A reader requested a post on this topic…so here you go! Before I start, though, I just want to point out that I’m not an expert on this subject, and it’s usually best to err on the side of safety when you’re dealing with foods that can make you sick(mostly animal products). Better to waste a bit of food than to get food poisoning!
My suggestions here are for foods in their original state…for example, what I say about sour cream will not apply to the seafood dip you made with the sour cream.
It’s important to distinguish between the types of dates you see on packages. Some are sell-by dates, which just means the store needs to sell the item by that date. Eggs are dated like this, and often they will have a “use by” date in addition to the “sell by” date.
Some other dates are “best before” dates. These can usually be found on items like oatmeal, popcorn, cereal, dried fruit, candy, tea, hot drink mixes, and crackers, to name a few. These foods are usually perfectly safe to eat after the “best before” date, but they just won’t be at their optimum freshness. For instance, dried fruit is usually pretty tough after the “best before” date, but I’ve used it successfully in things like muffins or quick breads. And crackers past their dates won’t be very crispy, but they can be useful for breading purposes.
Lastly, there are true expiration dates. These are usually found on things like meats(they’ll often say “use or freeze by”) and other very perishable items. I wouldn’t advise eating fresh meat products when they are truly expired.
Dairy foods are usually safe to eat even if they’re past their expiration date(not to be confused with the sell-by date), especially if you use them in cooking. They won’t taste good plain, but they can often be used in baking(sour cream, cream, buttermilk, and milk) or in things like pudding. Eggs can be used after their expiration date, but Cook’s Illustrated found that by the time eggs are four months old, they aren’t as good for baking, so you should probably use them for things like scrambled eggs.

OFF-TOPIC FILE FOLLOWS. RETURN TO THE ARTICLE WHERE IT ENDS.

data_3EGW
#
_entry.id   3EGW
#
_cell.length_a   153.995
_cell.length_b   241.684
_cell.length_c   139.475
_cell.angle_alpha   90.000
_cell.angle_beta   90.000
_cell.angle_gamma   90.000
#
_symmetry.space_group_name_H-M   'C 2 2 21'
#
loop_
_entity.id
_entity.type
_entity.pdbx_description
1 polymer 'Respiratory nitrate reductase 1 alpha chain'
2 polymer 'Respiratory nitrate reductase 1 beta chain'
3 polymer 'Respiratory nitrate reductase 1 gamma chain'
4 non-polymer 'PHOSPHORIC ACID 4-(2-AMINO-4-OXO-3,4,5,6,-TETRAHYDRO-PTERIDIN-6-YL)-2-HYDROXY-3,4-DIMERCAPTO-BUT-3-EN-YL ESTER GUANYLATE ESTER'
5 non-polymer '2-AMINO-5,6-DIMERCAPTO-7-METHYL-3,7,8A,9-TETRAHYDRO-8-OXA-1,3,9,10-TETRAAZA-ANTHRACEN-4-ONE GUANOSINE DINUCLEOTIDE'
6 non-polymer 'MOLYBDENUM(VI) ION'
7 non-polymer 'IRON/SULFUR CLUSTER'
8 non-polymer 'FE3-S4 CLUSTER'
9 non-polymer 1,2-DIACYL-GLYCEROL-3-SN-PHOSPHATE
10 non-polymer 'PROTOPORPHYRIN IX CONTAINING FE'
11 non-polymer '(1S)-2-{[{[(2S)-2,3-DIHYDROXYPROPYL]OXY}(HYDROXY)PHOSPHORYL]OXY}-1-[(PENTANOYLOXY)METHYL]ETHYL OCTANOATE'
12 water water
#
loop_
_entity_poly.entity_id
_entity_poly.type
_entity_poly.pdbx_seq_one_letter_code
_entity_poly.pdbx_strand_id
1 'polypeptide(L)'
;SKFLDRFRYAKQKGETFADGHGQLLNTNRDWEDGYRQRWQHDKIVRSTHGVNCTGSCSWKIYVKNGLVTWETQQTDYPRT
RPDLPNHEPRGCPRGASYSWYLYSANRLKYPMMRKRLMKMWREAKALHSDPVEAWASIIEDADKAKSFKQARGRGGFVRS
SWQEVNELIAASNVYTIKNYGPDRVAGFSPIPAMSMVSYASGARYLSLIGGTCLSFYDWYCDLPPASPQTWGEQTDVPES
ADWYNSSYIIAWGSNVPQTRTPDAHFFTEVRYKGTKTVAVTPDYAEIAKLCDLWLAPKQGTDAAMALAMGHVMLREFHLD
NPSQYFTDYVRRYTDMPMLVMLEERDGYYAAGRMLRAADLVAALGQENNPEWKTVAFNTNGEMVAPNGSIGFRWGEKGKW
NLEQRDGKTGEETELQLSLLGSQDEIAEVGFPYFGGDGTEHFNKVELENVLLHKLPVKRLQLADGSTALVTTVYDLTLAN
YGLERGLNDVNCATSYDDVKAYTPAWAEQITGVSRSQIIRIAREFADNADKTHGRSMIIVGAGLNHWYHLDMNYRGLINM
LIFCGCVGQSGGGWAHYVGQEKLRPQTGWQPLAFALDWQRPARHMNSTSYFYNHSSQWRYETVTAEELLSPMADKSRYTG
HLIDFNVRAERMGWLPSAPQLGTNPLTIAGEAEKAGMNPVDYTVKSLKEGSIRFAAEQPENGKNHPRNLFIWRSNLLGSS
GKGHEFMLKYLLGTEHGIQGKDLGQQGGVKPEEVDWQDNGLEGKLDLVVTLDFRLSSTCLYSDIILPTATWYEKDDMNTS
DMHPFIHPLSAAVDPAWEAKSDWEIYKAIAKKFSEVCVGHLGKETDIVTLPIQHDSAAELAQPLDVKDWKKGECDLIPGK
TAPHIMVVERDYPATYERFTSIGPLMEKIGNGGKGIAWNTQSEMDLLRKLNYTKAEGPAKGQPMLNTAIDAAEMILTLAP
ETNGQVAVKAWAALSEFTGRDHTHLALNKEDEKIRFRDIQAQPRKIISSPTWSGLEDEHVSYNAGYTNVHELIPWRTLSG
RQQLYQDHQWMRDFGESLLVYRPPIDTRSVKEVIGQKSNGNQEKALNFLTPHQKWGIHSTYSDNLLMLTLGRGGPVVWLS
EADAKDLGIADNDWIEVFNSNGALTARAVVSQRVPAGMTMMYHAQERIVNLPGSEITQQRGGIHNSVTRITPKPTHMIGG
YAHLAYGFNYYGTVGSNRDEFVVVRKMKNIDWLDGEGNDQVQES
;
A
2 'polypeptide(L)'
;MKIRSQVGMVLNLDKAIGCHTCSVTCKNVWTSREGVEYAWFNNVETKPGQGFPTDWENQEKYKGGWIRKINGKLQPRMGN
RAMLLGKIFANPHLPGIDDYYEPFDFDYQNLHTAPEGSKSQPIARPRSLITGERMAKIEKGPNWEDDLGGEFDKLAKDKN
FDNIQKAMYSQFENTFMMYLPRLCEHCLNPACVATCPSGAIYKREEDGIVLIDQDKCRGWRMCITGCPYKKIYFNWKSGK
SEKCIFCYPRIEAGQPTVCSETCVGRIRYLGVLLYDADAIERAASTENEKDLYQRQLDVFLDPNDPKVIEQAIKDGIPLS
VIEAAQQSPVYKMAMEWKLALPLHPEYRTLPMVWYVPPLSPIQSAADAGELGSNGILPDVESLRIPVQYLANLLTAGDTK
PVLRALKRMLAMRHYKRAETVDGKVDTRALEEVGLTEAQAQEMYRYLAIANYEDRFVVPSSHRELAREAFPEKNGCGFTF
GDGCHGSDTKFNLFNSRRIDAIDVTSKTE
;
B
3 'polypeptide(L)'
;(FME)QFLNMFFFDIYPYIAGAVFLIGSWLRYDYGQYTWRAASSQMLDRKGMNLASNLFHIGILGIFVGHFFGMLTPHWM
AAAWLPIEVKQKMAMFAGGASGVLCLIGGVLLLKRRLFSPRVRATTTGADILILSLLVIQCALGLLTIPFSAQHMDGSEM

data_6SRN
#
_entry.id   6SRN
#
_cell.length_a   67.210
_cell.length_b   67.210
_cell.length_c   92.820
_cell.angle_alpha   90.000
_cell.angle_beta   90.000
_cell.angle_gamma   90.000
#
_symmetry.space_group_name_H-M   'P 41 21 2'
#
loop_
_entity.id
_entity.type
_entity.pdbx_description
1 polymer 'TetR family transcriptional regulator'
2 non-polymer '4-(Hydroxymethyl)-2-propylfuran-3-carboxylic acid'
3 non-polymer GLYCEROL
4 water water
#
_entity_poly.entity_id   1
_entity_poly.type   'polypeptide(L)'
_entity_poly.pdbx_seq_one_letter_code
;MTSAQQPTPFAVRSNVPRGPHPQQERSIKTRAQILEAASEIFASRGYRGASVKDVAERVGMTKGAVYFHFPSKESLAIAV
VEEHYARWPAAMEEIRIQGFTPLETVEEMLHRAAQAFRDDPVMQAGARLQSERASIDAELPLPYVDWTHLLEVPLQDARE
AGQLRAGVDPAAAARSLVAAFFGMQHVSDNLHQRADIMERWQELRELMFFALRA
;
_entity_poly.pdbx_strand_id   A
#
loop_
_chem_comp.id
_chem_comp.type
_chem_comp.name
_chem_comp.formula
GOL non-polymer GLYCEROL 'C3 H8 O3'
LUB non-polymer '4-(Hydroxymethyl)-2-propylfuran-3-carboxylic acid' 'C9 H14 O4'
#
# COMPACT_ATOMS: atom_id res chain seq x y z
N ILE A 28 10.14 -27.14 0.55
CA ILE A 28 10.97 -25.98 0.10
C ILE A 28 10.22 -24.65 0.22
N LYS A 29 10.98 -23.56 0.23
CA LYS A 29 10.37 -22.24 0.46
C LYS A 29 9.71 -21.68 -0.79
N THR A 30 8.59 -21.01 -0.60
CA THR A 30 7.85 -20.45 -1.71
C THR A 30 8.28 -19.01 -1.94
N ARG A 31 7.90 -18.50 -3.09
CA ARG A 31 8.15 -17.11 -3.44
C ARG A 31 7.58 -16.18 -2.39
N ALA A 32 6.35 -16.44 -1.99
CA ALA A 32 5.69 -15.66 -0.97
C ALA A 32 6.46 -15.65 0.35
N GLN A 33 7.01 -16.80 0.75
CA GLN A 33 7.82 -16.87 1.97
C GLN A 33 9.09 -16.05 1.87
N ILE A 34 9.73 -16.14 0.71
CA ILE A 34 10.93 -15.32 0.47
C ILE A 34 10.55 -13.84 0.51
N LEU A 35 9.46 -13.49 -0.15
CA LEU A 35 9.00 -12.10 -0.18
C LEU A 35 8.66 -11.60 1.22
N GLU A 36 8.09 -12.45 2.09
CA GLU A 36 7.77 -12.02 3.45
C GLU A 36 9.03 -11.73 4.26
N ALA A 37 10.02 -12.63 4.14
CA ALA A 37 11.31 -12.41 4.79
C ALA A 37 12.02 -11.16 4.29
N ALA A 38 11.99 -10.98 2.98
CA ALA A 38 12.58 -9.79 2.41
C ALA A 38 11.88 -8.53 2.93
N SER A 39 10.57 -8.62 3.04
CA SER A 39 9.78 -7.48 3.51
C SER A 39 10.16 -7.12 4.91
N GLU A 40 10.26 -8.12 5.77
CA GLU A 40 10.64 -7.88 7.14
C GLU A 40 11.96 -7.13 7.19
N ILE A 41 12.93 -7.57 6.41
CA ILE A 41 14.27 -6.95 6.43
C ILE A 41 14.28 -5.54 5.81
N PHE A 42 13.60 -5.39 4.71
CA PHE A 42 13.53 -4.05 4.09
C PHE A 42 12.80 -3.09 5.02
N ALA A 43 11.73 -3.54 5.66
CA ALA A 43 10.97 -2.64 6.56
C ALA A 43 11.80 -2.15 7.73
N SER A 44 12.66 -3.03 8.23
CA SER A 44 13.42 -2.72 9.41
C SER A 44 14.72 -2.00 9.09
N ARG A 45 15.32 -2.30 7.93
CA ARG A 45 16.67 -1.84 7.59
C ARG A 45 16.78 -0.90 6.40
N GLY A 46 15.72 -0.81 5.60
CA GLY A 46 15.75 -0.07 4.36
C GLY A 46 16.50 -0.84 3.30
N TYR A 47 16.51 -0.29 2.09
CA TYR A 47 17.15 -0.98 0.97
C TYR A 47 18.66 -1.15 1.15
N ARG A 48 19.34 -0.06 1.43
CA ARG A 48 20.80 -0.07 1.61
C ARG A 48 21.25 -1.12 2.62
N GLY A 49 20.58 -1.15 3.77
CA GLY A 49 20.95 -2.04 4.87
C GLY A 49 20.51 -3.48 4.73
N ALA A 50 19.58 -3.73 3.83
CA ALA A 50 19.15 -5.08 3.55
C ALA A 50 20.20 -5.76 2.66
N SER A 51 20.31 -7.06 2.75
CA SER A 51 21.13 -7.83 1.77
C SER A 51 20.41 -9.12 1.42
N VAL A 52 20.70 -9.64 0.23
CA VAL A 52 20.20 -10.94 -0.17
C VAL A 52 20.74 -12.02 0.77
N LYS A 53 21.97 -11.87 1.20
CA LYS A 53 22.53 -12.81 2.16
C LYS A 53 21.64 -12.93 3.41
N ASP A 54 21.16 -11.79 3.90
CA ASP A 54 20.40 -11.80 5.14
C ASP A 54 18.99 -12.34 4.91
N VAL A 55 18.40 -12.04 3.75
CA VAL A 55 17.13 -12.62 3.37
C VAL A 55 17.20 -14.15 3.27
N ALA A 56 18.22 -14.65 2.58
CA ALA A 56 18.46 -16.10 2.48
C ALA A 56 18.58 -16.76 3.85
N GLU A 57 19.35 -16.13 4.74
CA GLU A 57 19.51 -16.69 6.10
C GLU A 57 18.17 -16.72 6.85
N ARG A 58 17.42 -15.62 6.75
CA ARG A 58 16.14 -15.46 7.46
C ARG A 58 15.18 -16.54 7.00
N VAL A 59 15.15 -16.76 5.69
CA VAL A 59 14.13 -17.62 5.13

Unopened canned foods are generally safe to eat after the expiration date as well, as long as the can isn’t dented, bulging, or leaking liquid. Once these foods are open, though, they can spoil, so check the can/jar to see how long they’ll stay fresh in the fridge.
When it comes to newly expired non-meat foods, it’s good to remember that it’s not as though something magical happens the day after the expiration date. Cereal that is one day past its expiration date isn’t going to taste that much different than it did the day before, you know?
Obviously, the best course of action is to manage your pantry and refrigerator in such a way that you don’t end up with many expired foods. Cleaning out the fridge regularly, taking inventory of your fridge/pantry before planning your menu and making your grocery list, resisting the urge to overbuy perishable products, and picking grocery items with long expiration dates(i.e. buying the milk with a late expiration date if you drink it slowly) will help you to avoid having expired food in your house in the first place.
I’ve gotten a lot better lately when it comes to not letting my food expire, but I certainly haven’t got this all down pat. So, don’t think I’m up on my high horse wagging my finger at you all. I’m doing pretty well when it comes to things that I store in my fridge, but I still have a ways to go on my pantry and freezer. I’m quite sure there are some expired/freezer burnt things in there that I need to deal with. Sigh. However, having the fridge well managed is progress…that used to house way more expired foods than my freezer and pantry, and who knows? Maybe this will be the year where I get my freezer under control.